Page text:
In regions with cold winters where frosts occur and the ground freezes, there’s an “average last frost date”—the date in spring by which you can safely assume no more frosts or freezes will occur until fall. You can find out this date in your area by checking with your local co-operative extension office or asking experienced gardeners in your neighborhood. Frosts can and do occur after the last frost date, however. Here are strategies for coping with late frosts.
Protect plants from cold snaps:
Avoid planting tender plants in low-lying areas. There are “frost pockets” into which cold air drains on radiational cooling nights—clear, calm nights when heat rises from the earth’s surface and cold, denser air sinks down.
Plant marginally hardy trees, shrubs and perennials where they will be protected from winds, such as behind a row of evergreens. Plant them near a wall or building and they will receive extra warmth from it. (Winds can damage plants, but they are not affected by “the windchill factor” that forecasters discuss, according to Brotak. “The windchill deals with the wind’s ability to remove heat from warm-blooded animals, which generate their own heat. Plants don’t.”
Watch weather reports and weather.gov (the National Weather Service) for frost warnings, watches and advisories. Clear skies, a lack of wind and a chilly afternoon generally precede a night with a drastic drop in air temperature. “On a clear night, the dew point can be a good indicator of how low the temperature will get by morning,” notes Brotak. (NB: Official frost/freeze warnings—which mean the event is imminent or already occurring—are issued by the National Weather Service only when frosts threaten after the average last freeze date. If April 15 is the average last frost/freeze date in your area, warnings will be posted only after that date—even if it has been an unusually warm spring and you’ve been able to start planting before April 15.)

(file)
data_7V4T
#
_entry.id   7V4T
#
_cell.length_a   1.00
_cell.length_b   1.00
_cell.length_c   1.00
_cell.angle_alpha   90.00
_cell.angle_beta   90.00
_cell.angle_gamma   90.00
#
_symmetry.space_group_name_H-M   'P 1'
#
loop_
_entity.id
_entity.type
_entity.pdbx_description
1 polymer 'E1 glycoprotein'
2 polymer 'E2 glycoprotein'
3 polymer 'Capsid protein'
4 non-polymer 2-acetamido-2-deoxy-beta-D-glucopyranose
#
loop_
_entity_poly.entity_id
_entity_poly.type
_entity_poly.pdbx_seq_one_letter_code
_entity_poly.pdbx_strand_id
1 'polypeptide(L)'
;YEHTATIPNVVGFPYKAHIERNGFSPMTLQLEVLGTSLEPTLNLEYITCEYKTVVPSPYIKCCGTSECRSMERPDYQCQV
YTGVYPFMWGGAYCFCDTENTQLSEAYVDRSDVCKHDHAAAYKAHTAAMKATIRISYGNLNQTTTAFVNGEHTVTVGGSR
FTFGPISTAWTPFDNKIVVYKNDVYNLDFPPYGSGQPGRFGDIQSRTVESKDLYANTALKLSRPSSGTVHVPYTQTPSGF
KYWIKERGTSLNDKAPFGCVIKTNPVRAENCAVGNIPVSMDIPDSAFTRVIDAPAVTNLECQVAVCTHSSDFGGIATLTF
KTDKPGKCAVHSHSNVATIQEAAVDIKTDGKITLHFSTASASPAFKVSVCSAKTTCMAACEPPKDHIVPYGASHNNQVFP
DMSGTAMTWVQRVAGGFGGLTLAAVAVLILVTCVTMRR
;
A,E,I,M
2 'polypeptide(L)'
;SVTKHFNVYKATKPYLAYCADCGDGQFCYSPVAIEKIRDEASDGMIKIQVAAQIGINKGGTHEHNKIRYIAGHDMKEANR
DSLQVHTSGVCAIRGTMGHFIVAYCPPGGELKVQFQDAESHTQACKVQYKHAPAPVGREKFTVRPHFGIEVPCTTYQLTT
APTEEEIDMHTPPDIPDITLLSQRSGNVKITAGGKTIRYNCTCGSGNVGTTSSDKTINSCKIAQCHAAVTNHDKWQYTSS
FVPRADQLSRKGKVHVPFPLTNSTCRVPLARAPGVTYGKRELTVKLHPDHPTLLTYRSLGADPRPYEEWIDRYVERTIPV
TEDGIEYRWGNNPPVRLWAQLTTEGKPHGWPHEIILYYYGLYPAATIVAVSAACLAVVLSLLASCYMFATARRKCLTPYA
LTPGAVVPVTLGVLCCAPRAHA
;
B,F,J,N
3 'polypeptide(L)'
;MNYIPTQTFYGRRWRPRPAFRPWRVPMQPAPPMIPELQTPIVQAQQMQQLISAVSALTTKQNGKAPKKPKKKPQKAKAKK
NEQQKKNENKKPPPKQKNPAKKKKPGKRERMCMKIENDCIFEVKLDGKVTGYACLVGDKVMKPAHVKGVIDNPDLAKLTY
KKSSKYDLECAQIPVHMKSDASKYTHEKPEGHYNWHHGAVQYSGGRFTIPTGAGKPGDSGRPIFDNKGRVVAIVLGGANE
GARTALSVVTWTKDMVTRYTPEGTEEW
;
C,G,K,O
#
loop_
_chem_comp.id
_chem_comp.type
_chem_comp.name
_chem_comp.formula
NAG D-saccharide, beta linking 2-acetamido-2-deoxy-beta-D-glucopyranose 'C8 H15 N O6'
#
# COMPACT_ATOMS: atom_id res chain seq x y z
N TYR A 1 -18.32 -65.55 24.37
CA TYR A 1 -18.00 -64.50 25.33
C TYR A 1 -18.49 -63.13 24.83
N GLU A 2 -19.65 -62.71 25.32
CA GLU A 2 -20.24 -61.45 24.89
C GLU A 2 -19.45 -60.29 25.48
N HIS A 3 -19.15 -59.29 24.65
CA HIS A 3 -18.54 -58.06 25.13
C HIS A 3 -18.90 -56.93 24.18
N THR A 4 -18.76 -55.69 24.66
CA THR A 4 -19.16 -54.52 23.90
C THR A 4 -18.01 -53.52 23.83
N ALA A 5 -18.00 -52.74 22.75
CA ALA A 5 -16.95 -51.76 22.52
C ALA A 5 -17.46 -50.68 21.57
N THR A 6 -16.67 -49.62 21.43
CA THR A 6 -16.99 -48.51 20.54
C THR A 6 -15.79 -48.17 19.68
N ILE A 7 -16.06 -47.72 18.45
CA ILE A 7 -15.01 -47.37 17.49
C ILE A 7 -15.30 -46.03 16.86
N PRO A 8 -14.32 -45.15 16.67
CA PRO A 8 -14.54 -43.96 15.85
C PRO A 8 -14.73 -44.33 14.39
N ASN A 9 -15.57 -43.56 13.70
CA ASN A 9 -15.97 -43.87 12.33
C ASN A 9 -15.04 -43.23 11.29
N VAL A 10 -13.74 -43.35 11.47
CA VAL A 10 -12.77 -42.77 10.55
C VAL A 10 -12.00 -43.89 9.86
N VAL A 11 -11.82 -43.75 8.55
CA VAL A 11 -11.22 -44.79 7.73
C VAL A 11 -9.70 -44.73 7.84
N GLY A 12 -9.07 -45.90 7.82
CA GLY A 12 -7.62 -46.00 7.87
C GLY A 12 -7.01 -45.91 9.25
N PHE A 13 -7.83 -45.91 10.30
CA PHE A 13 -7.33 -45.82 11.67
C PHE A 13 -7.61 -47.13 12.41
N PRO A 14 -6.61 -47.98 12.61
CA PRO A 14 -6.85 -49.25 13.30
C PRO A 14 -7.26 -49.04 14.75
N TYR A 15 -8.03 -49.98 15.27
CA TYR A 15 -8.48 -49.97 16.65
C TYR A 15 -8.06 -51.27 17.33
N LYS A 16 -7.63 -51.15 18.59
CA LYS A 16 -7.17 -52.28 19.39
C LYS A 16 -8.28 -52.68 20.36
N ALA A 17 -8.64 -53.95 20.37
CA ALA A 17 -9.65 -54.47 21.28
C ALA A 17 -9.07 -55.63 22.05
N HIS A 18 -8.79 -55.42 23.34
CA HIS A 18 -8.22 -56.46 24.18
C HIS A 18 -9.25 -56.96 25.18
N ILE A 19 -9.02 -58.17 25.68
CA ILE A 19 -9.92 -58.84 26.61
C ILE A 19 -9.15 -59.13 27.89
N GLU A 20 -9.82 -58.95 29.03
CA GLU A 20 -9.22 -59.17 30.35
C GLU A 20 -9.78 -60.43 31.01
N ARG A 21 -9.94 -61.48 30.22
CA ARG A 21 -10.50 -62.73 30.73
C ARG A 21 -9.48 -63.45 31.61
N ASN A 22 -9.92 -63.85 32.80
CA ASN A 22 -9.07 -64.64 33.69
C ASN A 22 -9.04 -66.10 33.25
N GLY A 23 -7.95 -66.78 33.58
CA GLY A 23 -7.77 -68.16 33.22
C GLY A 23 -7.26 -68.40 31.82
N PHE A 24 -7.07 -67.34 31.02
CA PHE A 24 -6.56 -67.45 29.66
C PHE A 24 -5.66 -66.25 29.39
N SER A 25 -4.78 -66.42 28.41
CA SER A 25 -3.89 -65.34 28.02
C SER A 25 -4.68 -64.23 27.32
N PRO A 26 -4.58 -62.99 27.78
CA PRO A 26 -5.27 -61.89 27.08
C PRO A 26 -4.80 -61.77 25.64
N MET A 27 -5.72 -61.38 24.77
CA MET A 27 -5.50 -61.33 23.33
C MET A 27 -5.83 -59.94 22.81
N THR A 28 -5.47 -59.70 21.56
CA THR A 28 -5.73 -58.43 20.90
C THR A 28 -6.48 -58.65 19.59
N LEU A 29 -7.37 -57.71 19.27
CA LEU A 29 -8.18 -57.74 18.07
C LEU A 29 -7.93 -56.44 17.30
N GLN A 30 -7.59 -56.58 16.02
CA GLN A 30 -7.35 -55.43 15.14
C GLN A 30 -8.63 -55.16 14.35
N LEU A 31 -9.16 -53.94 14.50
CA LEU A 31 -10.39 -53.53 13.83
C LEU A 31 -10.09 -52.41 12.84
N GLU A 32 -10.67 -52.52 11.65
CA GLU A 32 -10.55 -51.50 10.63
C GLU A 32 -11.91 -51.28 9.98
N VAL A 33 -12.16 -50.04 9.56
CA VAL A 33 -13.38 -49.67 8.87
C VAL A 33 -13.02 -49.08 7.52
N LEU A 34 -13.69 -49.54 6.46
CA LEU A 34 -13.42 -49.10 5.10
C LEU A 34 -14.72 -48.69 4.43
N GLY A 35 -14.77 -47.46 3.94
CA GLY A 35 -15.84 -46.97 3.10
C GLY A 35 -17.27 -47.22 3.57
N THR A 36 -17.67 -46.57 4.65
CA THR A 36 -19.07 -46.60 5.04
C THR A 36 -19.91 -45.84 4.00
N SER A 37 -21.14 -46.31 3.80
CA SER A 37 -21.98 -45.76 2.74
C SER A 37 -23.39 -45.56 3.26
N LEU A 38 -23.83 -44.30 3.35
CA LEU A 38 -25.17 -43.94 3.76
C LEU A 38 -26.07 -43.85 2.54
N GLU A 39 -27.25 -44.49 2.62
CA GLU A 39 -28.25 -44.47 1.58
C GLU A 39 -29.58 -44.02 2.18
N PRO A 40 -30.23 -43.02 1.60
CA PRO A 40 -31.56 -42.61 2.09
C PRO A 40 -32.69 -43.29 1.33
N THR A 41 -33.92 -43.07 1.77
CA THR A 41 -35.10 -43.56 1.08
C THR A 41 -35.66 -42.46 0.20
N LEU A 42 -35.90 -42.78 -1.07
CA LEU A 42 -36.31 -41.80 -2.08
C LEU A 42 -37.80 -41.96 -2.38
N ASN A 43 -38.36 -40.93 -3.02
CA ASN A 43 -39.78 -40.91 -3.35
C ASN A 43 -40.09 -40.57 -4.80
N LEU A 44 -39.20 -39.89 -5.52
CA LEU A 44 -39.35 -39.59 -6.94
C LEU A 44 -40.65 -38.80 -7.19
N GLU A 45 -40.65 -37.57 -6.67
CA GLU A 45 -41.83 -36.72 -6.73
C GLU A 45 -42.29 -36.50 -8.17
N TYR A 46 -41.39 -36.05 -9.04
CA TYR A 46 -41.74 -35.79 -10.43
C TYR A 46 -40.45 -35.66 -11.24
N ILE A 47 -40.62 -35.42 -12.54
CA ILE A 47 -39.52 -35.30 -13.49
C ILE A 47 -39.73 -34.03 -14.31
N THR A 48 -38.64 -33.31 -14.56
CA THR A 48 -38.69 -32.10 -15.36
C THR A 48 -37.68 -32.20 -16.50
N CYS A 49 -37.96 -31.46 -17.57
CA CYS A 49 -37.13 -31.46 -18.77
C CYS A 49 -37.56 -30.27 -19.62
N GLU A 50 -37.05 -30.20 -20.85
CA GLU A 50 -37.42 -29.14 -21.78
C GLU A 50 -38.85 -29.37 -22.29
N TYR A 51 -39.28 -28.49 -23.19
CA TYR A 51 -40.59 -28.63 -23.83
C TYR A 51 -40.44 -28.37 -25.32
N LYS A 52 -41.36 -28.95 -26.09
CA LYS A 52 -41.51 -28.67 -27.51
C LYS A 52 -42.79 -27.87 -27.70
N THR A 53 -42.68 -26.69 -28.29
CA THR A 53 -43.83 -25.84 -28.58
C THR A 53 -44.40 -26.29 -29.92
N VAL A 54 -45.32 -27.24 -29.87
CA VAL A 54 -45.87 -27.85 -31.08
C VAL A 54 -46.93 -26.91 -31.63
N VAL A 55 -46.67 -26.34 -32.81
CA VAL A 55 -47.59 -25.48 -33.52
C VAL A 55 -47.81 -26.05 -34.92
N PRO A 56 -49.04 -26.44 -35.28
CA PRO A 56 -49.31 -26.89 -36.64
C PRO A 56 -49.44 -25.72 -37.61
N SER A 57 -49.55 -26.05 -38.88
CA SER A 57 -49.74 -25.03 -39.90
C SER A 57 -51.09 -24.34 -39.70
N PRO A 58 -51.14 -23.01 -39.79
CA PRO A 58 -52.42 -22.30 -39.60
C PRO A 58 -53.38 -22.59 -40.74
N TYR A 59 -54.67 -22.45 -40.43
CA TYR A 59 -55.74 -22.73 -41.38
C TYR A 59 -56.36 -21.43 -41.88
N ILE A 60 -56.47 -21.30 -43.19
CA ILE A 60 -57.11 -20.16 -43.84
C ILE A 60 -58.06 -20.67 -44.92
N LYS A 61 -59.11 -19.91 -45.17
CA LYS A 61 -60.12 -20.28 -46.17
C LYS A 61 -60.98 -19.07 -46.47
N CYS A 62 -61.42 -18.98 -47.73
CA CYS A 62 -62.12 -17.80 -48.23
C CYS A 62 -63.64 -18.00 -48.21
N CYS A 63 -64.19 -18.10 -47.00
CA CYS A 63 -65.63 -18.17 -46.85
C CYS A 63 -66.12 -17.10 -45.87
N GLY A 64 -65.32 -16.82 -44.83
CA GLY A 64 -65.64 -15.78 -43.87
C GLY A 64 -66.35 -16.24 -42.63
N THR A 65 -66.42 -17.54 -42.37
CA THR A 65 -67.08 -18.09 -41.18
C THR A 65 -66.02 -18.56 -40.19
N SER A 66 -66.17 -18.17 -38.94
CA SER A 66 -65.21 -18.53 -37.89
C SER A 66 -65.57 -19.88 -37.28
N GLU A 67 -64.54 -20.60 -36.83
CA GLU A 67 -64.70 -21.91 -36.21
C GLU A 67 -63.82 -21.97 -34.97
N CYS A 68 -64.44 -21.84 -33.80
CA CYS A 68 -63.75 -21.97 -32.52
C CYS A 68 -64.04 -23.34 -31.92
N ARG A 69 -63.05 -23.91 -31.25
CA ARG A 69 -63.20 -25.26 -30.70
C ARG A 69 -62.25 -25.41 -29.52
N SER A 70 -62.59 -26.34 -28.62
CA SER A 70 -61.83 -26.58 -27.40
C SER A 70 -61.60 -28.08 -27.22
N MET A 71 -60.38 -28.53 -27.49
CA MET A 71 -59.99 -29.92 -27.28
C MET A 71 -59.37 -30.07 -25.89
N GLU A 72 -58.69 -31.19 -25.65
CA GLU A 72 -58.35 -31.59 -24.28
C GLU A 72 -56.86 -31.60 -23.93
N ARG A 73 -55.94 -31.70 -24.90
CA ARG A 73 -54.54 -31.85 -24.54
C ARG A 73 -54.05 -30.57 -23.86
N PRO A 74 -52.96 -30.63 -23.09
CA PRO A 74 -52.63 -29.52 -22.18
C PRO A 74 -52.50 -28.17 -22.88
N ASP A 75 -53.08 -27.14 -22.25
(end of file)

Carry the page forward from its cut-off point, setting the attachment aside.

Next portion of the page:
If a light frost is predicted, drape tender plants, newly planted perennials and anything with sensitive new growth or flower buds with old bed sheets. If a killing frost is predicted, prop the sheets up on stakes so that they don’t tough the foliage, and pin down their edges with stones or bricks. The sheets trap warm air, preventing it from radiating into the atmosphere.
As an alternative to sheets, some gardeners run a sprinkler over the plantings through the night when a light frost is predicted. This sometimes works, sometimes doesn’t . . . but will certainly affect your water bill, and is morally questionable.
Move container plantings to a sheltered but unheated location, such as on a porch or into a garage or shed.
If you wake to find tender plants covered in frost, try spraying them with water to wash the ice crystals away. If the sun melts the crystals before you have a chance to, irreversible tissue damage will be done. The plant may survive, but it will have scars. Annuals will likely die, except for the hardiest annuals.
If potted plants have been left out and are affected by frost, don’t try to warm them by bringing them indoors; the sudden change in temperature would damage them further.
What if it snows?
“Snow collecting on a plant surface will not directly harm the plant structure,” says Brotak. “In fact, the snow may help to insulate the plant from even colder air temperatures, keeping the temperature on and around the plant near 32˚F.”
Get to know your climate better with Weather Facts.
Extend your growing season with The Winter Harvest Handbook by Eliot Coleman.
Get illustrated how-to articles for under $5 with Horticulture’s Smart Gardening Techniques downloads. Over 20 to choose from!